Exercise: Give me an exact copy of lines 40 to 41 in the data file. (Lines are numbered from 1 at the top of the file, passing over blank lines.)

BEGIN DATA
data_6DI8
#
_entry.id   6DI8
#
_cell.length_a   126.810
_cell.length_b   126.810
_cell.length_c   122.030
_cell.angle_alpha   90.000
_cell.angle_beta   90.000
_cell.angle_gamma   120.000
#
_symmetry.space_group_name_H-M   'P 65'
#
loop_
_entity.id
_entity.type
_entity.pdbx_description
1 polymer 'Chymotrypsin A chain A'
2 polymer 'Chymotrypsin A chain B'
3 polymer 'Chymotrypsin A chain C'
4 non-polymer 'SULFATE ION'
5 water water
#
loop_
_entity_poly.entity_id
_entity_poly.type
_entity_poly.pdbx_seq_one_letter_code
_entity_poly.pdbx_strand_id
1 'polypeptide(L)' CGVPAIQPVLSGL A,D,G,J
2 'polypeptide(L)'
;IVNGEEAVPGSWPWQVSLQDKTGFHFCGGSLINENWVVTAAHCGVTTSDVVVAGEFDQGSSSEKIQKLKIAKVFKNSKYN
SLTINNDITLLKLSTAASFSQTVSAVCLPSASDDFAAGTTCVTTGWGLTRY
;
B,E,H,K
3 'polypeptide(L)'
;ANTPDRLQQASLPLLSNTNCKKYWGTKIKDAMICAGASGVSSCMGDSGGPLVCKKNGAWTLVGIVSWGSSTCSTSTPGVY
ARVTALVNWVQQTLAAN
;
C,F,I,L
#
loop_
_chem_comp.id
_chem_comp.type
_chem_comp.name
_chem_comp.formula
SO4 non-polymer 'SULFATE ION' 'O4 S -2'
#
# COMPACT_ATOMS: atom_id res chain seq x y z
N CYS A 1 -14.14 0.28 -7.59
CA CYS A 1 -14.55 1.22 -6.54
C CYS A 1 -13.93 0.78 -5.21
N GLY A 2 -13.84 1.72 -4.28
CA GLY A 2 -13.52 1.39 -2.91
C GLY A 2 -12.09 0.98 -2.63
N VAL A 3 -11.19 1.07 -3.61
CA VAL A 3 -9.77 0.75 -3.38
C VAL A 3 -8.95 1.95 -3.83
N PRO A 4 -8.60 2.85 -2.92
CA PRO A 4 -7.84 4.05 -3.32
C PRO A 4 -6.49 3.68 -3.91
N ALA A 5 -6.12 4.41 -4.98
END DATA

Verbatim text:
#
loop_